ESOCKETTIMEDOUT error in Monitor

I am using postman pro to create a monitor. It is a collection of 25 requests. One of the API throwing ESOCKETTIMEDOUT error. And the same API working fine in the other place when I reused it. Also, it is publicly accessible. Please suggest me something about this.

Hi @Dilleswar.tudip! Welcome to our Postman Community :wave:

Did you happen to set a request timeout when creating the monitor? It’s under “Additional Preferences”. If you have one, I’d disable or increase the time specified to see if that makes a difference. Let us know!

1 Like

Thanks for your quick response. I had already tried with this. As per our project requirements, the response time of the request depends on the parameters passed and the parameters are dynamic. If we set request time out it is always failing the test cases.

Hey @Dilleswar.tudip! Just to clarify, you’ve tried the monitor without that box checked and it works sometimes but not others? Or is the collection run working in the Postman Runner (in app) but has never worked when using Postman Monitors, no matter the configuration?

The collection runner in the postman works fine. But in the monitor some times i am facing the ESOCKETTIMEDOUT sometimes. I am trying to track that, but i am unable to find exactly whats happening with the monitor run.

@Dilleswar.tudip Can you clarify if one of your API endpoints is returning the error? Do you face the same error when running the collection on the Postman app?

Another potential reason might be firewalls. If your API is behind a firewall that blocks requests from external hosts, you can get this error. So, if you are on a network that the firewall is supposed to trust, your local Postman app might run the collection successfully, but Monitors will fail, since they run on networks external to the firewall. Can you check this and confirm?

Otherwise, monitors have an upper limit of execution time of 5 minutes, beyond which a monitor run is halted. Though I doubt that is the issue you are facing here. Still it will be good to confirm that.

Thanks for the quick response @kaustavdm

I am facing this issue for only two endpoints in the collection and my collection run time is 3 minutes. It is working fine in my postman collection runner. I am facing this error some times while running in the monitor. If it is the firewall issue, this might have to fail all the time. The endpoints have public access as well.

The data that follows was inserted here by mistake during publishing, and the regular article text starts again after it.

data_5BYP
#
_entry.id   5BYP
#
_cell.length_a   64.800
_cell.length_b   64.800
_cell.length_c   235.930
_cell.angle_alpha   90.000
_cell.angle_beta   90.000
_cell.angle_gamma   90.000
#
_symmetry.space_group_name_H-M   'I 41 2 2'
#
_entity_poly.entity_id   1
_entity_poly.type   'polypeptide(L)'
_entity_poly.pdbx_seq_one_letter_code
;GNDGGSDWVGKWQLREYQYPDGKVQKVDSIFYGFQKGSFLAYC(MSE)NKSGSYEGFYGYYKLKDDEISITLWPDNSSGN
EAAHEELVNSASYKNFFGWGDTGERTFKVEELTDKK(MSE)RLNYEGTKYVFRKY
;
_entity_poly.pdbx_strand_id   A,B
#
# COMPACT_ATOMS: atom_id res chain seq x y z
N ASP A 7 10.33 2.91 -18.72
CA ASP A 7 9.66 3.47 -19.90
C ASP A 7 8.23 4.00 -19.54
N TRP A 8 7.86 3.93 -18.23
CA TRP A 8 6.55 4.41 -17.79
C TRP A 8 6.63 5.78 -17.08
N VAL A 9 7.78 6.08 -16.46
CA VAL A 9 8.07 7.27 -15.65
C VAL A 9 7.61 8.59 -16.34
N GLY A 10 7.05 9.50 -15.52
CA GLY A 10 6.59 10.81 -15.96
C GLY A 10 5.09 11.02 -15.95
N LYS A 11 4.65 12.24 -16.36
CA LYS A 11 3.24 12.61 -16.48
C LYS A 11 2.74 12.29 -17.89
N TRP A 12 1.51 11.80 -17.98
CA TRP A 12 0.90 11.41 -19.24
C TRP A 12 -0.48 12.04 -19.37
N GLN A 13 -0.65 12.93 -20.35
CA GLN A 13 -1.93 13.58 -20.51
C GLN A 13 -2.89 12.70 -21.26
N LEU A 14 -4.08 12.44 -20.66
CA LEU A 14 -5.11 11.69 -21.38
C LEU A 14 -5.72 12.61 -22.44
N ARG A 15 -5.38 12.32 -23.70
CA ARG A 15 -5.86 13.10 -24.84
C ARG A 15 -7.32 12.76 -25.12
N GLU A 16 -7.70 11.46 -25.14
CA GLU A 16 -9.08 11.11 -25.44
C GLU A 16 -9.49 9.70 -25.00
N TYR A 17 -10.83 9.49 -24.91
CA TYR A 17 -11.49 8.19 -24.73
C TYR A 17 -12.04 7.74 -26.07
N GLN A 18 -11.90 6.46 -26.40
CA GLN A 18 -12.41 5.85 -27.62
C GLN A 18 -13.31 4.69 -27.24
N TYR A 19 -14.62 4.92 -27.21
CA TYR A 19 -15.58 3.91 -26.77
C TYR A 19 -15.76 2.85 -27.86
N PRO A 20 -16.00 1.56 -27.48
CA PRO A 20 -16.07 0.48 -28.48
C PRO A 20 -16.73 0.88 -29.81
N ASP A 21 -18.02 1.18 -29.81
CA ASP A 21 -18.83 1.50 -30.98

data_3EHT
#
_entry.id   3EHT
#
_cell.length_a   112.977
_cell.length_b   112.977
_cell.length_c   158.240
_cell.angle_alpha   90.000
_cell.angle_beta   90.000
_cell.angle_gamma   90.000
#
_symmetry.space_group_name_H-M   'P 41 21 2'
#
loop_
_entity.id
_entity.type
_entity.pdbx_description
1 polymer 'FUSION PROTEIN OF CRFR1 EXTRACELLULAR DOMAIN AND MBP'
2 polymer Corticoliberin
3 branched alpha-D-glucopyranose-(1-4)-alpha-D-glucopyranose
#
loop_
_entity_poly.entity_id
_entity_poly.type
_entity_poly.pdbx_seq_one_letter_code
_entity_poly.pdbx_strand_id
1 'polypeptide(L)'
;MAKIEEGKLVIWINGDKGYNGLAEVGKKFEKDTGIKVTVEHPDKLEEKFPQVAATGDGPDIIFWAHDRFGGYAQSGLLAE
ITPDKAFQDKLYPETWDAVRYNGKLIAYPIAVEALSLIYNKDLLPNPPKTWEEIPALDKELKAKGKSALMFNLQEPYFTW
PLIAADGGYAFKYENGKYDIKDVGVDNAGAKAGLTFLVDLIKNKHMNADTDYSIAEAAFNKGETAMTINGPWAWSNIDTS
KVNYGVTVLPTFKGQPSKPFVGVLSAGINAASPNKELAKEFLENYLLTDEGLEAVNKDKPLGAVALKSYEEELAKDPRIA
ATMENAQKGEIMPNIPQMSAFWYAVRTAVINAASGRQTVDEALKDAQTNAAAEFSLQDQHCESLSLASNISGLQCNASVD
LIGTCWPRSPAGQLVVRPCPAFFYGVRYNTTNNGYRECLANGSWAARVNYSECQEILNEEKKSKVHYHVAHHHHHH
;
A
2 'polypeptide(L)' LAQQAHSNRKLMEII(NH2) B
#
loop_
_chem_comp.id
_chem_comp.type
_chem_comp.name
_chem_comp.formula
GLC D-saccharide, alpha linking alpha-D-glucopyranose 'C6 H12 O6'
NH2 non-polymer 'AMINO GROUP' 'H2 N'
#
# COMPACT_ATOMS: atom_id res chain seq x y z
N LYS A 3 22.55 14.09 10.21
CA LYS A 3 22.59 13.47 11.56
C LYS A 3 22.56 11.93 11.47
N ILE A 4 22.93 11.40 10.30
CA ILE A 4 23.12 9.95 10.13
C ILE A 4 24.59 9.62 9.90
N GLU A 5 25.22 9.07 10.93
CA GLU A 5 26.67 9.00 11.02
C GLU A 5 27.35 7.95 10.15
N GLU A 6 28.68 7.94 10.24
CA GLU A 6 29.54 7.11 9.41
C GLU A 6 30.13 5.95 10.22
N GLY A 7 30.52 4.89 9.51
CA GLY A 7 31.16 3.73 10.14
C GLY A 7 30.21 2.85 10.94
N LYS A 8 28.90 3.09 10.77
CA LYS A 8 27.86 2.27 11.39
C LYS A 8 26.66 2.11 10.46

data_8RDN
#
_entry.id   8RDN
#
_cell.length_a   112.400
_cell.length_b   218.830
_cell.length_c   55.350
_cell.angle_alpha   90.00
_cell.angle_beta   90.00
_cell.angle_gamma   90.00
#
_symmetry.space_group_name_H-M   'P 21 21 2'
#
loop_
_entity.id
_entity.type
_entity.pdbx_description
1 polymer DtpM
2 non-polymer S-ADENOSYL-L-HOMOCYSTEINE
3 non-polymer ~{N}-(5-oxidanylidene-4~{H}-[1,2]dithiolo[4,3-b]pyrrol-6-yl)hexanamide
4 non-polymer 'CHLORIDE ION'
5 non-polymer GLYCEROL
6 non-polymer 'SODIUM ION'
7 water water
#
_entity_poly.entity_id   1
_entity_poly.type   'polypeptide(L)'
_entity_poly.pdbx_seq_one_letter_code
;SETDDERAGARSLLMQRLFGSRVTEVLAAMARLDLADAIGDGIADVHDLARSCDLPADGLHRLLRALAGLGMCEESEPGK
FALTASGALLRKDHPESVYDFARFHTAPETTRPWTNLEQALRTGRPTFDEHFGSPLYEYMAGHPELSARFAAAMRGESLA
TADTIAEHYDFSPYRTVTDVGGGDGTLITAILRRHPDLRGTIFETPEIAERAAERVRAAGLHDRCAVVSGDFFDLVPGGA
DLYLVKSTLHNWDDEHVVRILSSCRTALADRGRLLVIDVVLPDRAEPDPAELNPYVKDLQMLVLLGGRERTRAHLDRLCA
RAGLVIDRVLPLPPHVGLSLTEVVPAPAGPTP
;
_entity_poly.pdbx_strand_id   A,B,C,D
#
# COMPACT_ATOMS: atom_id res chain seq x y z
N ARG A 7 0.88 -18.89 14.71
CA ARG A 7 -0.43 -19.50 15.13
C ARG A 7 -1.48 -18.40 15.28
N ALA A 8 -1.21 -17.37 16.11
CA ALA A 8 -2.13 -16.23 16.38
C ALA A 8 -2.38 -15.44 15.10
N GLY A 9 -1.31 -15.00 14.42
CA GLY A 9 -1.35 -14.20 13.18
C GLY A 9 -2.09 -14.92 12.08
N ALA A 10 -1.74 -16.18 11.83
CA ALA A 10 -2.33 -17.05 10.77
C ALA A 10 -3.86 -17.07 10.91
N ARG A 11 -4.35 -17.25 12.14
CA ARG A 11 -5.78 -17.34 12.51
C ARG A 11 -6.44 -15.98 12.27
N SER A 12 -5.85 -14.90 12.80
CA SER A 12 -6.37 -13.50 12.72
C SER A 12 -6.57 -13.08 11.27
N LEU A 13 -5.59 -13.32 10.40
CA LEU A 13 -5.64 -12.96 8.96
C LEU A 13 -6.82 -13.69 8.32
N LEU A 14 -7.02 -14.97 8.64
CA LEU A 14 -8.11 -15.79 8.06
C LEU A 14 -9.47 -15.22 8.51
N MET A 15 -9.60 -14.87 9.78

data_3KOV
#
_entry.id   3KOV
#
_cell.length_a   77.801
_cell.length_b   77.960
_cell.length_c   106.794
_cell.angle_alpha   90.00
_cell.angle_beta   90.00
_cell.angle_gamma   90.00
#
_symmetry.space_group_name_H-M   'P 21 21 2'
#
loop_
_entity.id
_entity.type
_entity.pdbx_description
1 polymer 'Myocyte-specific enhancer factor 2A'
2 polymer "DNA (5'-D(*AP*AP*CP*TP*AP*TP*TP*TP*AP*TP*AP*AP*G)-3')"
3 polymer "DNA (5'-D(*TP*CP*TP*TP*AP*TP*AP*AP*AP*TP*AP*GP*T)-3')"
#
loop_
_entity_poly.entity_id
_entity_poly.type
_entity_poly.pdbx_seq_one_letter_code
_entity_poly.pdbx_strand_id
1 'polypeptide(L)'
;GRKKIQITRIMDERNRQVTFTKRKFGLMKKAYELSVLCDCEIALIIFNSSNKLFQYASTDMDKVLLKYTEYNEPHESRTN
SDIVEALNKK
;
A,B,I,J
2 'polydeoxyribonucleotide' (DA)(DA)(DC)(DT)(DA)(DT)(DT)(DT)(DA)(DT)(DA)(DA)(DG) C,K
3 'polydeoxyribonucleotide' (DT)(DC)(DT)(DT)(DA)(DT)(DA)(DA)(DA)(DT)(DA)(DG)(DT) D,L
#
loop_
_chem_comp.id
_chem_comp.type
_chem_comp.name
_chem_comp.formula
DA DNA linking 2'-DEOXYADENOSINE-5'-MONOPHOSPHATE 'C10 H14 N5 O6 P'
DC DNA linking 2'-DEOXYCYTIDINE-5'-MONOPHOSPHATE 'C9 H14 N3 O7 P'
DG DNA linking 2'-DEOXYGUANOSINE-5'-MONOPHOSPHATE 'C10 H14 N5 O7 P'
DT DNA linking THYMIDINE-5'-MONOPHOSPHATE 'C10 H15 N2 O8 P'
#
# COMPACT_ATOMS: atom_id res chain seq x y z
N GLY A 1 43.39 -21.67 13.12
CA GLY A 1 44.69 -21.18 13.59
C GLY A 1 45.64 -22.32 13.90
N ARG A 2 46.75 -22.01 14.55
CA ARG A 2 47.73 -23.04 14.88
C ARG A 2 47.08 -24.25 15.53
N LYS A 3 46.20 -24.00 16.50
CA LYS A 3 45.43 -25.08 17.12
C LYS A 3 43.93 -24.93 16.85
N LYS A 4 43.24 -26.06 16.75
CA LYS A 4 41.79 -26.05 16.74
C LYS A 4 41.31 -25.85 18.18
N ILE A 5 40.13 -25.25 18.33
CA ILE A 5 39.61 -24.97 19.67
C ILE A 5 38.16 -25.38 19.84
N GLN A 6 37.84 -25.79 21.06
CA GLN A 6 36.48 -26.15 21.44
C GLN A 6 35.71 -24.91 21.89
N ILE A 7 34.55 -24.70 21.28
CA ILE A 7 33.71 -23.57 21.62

This looks like an issue with the endpoint your requests are hitting and not something specific to Postman. You should check the performance of that endpoint if you have access to those APIs’ metrices.

On the Postman side, I recommend that you add a test to check for response time on those requests. You can set a test at the collection level and that will run for all requests.

Here is a sample test. Adjust the values to your acceptable limit:

pm.test("Response time is less than 200ms", function () {

You can also find these snippets in the right sidebar of the Tests tab’s editor under each request.

I had also added a test case to check the response time. It will take the minimum to seconds to capture the response. In my case, I had added the time to be below 1000 ms. 30% of the cases I am facing this ESOCKETTIMEDOUT issue.

This definitely looks like an issue with the response time of the endpoint, not something Monitors can handle for you directly. Your options are either to increase the request timeout like @claire had originally mentioned. Or improve the performance of the affected endpoint. Or, ideally, both.


We have improved the performance of the end-point. Now the response time is nearly 1.5 seconds. Still i am facing the same issue while running on the monitor.

@kaustavdm @claire Could there be an issue with once a response time fails then subsequent Monitor runs always report ESOCKETTIMEDOUT regardless of response time? I ask because I experienced the same issue reported here - I have a monitor that runs every 3 hours that had a 3 second response time set. The monitor ran successfully 10 times and then failed at 2am (it looks like the response time was breached). Every successive run after that time failed. I tried the request (which is to a public endpoint) successfully and then watched the monitor fail again. I edited the Monitor, increased the response time to 10 seconds and ran - this time the monitor passed and the response time for the endpoint that previously failed was <1 second. It seems unlikely that the endpoint suddenly responded quicker in the short time it took me to manually trigger a monitor run, watch it fail and me to update the Monitor response timer…

@steve.gibbard Monitor runs are independent of each other. Failure in an earlier run does not affect future runs. Unless, you want to make subsequent runs fail. In that case, you can an environment variable to store the state and use it as an indicator. Say, your scripts has a test for a boolean-ish variable, which if matched, will fail the test.

I don’t have much clue what is going on here, TBH. From the outset, it looks like the endpoint may have sporadic delays. In rarer situations, these may have coincided with a temporary traffic spike in our Monitors infra. You can subscribe to the Postman Status Page to see if there are service downtimes.